Goalies take centre stage

RYAN PYETTE, SUN MEDIA

, Last Updated: 9:24 AM ET

From London to Windsor, these are two different crease journeys.

Two paths to the same hockey prize.

London goalie coach Dave Rook, who doesn't leave anything to chance, will speak with Windsor counterpart and old acquaintance Bill Dark, but not about the Knights-Spitfires series starting tomorrow.

"I don't want to give them any information they might be able to use," Rook said.

"We'll talk about what we're going to do on the golf course this summer," added Dark, also a Londoner.

This much is fact: one of them will get to the links earlier than the other. Goaltending will be that big of an issue in this best-of-seven OHL Western Conference final.

Secrets are best kept close to the vest, even among guys who used to run goalie schools and clinics together and, at one point, interviewed for the same job with the Hunters.

"I was with Western at the time when the Knights goaltending coach opening came up and Dave was lucky enough to get it and his record speaks for itself," Dark said. "Ryan MacDonald. Adam Dennis. Steve Mason.

"When the Windsor opportunity came up, I interviewed with Moe Mantha. I was fortunate to stay on with the current (ownership) group and it's been a great experience working with them."

Dark went down the highway for his winning opportunity. The same thing happened for Trevor Cann.

The red-headed netminder became a Knight this season on a reputation as an established goalie and a second-round pick of the Colorado Avalanche.

The 20-year-old didn't know Rook at all but knew Mason, a fellow Oakville native and standout ex-Knight. Cann replaced an injured Mason at a world junior tryout two years ago.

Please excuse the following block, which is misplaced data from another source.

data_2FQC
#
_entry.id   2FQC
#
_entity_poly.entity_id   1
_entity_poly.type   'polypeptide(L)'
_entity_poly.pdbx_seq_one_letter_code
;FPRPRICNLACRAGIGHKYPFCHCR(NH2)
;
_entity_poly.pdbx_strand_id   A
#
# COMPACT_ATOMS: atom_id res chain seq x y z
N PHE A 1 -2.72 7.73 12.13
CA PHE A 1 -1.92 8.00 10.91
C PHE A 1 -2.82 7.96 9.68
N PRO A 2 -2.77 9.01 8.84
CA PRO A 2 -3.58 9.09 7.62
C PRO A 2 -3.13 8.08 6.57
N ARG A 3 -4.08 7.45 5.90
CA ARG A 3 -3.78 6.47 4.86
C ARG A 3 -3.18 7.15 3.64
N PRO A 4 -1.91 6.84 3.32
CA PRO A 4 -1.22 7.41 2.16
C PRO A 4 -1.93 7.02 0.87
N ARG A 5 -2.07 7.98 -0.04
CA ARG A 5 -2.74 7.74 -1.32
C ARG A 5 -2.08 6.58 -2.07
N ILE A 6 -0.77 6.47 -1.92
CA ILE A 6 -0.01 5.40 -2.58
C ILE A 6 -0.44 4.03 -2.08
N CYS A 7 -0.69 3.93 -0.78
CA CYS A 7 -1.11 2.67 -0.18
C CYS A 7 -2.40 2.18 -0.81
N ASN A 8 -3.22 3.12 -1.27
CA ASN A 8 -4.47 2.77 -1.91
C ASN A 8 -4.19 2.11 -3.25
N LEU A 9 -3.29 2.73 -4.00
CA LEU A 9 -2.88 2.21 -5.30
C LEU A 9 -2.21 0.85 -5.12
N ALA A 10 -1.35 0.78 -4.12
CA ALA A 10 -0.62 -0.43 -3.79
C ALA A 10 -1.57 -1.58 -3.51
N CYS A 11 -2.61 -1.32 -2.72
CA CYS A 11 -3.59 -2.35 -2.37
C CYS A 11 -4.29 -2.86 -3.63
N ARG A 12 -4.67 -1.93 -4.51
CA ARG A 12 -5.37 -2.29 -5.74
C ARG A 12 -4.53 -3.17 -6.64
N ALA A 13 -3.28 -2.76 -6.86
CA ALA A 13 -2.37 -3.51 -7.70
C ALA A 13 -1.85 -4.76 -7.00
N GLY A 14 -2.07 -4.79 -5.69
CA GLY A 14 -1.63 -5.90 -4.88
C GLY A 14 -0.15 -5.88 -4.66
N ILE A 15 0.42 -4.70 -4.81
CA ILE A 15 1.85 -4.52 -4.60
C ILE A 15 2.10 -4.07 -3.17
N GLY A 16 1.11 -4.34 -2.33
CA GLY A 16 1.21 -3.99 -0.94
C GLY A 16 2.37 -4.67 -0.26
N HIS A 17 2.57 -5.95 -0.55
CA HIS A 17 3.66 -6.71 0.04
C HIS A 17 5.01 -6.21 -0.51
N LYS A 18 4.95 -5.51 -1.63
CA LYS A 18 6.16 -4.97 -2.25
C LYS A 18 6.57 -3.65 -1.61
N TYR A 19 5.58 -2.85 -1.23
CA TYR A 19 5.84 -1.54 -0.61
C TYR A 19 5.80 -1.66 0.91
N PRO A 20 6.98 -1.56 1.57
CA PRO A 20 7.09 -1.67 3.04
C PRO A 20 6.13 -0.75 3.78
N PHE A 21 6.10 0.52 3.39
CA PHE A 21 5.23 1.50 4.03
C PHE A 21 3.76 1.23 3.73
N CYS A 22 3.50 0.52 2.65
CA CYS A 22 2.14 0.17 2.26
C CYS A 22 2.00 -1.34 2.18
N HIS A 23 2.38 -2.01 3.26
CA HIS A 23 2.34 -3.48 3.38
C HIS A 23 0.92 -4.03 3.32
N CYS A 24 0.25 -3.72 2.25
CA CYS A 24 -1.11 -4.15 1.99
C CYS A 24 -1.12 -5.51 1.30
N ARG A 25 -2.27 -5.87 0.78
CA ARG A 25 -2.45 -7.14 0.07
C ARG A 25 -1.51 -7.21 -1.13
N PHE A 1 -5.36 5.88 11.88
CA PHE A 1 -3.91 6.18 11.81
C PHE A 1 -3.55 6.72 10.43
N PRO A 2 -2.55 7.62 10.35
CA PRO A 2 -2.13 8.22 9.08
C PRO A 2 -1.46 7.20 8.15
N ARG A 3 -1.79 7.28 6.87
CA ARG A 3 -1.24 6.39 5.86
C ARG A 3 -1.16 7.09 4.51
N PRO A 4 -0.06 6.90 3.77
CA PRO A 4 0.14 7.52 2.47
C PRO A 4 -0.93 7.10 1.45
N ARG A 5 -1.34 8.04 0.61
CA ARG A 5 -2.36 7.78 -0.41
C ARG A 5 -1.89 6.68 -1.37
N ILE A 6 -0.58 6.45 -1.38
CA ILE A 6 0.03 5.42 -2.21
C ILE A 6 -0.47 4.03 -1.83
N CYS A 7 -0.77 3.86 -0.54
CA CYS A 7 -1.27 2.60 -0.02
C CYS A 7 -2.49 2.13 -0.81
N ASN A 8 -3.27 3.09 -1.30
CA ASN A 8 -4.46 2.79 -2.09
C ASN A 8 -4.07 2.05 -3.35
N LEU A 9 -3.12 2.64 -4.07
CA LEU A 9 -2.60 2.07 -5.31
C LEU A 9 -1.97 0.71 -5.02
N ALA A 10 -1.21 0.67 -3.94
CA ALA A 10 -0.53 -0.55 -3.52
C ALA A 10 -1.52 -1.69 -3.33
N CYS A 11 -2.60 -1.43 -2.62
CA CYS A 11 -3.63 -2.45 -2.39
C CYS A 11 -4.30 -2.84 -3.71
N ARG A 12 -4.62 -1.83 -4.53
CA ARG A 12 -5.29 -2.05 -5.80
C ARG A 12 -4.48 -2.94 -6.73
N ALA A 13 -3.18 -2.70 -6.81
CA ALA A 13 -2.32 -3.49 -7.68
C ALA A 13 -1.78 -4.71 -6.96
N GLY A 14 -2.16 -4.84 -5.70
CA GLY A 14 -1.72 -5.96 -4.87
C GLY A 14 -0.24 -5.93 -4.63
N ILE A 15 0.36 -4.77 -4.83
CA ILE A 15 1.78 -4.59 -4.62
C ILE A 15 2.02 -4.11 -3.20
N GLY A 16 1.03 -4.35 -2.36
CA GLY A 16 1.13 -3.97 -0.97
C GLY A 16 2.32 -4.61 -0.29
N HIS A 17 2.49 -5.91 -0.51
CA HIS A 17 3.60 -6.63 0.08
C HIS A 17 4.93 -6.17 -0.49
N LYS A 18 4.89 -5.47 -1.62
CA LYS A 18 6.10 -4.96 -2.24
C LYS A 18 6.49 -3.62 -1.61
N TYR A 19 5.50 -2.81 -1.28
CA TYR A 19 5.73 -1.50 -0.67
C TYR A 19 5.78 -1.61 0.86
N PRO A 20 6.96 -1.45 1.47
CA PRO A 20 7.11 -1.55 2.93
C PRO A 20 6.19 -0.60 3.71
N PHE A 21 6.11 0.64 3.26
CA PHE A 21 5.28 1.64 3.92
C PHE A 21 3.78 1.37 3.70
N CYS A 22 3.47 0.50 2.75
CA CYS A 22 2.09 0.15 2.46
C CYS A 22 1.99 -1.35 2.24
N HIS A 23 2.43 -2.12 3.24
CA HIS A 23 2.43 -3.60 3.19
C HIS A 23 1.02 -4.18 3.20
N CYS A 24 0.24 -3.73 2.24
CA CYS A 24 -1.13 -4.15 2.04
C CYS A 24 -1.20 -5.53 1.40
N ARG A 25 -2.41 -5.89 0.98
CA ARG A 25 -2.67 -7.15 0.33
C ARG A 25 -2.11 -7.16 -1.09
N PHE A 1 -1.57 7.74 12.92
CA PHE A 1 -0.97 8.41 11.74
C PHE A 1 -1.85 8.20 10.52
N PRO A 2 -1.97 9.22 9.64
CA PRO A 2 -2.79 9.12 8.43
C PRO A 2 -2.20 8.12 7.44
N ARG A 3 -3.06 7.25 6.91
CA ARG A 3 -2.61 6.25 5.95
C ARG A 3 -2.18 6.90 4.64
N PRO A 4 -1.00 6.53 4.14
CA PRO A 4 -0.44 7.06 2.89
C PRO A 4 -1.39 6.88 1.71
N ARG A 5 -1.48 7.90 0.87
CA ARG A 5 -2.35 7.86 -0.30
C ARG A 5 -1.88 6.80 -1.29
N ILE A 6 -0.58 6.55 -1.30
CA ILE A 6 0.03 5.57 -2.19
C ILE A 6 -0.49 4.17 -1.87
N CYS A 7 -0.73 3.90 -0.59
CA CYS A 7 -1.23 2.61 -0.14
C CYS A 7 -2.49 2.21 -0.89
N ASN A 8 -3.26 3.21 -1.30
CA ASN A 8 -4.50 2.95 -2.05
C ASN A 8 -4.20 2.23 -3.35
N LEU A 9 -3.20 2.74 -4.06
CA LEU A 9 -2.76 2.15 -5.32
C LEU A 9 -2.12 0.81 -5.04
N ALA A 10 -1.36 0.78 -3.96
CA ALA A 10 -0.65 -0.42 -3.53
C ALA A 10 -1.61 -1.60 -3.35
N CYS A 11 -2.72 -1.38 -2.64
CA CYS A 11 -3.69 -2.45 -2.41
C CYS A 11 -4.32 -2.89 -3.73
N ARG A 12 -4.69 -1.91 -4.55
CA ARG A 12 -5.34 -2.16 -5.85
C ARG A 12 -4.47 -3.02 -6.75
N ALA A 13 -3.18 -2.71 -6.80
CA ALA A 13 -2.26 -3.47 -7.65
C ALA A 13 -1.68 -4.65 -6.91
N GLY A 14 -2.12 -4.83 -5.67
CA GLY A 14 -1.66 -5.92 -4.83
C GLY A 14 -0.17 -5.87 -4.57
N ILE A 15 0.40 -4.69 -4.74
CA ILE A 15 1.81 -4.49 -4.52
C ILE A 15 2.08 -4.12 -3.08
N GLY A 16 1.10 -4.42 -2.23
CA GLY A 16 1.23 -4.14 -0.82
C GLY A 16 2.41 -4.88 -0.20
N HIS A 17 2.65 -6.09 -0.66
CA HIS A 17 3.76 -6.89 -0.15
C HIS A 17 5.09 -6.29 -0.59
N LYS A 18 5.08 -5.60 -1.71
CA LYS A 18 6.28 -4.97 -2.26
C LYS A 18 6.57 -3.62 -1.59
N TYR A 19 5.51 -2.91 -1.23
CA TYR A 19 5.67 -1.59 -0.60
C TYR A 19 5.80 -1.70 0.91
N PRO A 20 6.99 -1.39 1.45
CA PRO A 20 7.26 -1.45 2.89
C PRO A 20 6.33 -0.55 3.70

"I knew from Mase that coaching wasn't going to be an issue," Cann said. "Dave knew I was open to anything that would help my game and it's ended up working out extremely well."

Cann has been at the top of the mountain in these playoffs, winning eight of nine. But it wasn't always that way.

When he hit a rough patch after Christmas, Rook didn't chalk it up to a run of bad luck.

He doesn't believe in it.

"When that happens, you need a strong work ethic and attitude to overcome it," Rook said. "Fortunately, Trevor does. He's a veteran and he worked his way through some things. I always tell him playing goal in London is the acid test. It's the closest you're going to get to the pros before you get there."

Like MacDonald, Dennis and Mason before him, Cann heard the moans on every questionable goal.

He turned them into motivation.

"When I was struggling there after the break, I wasn't moving well or reading the play," Cann said. "We really worked hard on that. It got better. Beating Windsor (4-3 on March 8) was a big stepping stone for us. I watched them (against Plymouth) I know they're capable of getting a lot of shots.

"We've been practising for that."

But it's a night-and-day situation for the guy in Dark's crease -- Andrew Engelage, who will start Game 1, and Josh Unice if he falters or gets hurt.

The Spitfires are the league champions. They only give up a handful of scoring chances each game.

"In minor hockey, I was used to facing a lot and each year here, we've got better at it," said Engelage, the former midget AA goalie from Oshawa. "This year, you might only see five good chances a game but you have to step up. You're only as good as your last game and have to keep the ball rolling."